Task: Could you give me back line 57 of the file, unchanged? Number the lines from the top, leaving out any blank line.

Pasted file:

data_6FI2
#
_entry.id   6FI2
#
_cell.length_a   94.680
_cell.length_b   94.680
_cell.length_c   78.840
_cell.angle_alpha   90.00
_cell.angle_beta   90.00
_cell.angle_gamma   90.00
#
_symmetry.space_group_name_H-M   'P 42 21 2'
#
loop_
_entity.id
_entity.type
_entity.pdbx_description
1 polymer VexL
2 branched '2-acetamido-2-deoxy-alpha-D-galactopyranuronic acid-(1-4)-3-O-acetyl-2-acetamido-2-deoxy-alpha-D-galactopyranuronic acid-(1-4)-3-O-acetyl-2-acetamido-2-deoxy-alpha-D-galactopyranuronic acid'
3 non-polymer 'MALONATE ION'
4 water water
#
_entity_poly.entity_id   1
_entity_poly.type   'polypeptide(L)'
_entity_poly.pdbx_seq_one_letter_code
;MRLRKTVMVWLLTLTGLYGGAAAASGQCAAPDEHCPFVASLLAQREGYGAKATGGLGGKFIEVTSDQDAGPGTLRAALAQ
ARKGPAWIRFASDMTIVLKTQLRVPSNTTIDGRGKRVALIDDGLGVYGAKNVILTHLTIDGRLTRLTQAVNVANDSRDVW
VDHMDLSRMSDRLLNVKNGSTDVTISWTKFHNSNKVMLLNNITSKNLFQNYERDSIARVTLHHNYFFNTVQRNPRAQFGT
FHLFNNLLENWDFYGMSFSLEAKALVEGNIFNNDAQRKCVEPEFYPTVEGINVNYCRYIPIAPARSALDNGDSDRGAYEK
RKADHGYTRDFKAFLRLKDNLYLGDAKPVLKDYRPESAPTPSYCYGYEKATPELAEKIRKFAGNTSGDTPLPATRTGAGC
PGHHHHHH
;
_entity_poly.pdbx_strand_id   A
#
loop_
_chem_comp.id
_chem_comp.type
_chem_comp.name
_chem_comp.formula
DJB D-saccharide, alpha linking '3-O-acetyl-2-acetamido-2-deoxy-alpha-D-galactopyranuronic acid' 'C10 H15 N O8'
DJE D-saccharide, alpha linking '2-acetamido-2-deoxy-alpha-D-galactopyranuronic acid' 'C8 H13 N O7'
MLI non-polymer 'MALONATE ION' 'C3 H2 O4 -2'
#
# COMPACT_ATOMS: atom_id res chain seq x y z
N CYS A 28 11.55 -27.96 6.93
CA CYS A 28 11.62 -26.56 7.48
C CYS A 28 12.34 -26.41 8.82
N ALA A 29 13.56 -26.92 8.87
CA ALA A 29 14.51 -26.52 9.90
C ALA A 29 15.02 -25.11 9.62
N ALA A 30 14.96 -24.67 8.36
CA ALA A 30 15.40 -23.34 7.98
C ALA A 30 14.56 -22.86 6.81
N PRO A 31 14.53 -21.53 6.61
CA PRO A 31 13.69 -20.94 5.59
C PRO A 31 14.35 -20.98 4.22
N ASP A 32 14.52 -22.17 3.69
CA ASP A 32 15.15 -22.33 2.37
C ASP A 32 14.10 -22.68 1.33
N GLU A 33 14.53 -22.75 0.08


N ASP A 32 14.52 -22.17 3.69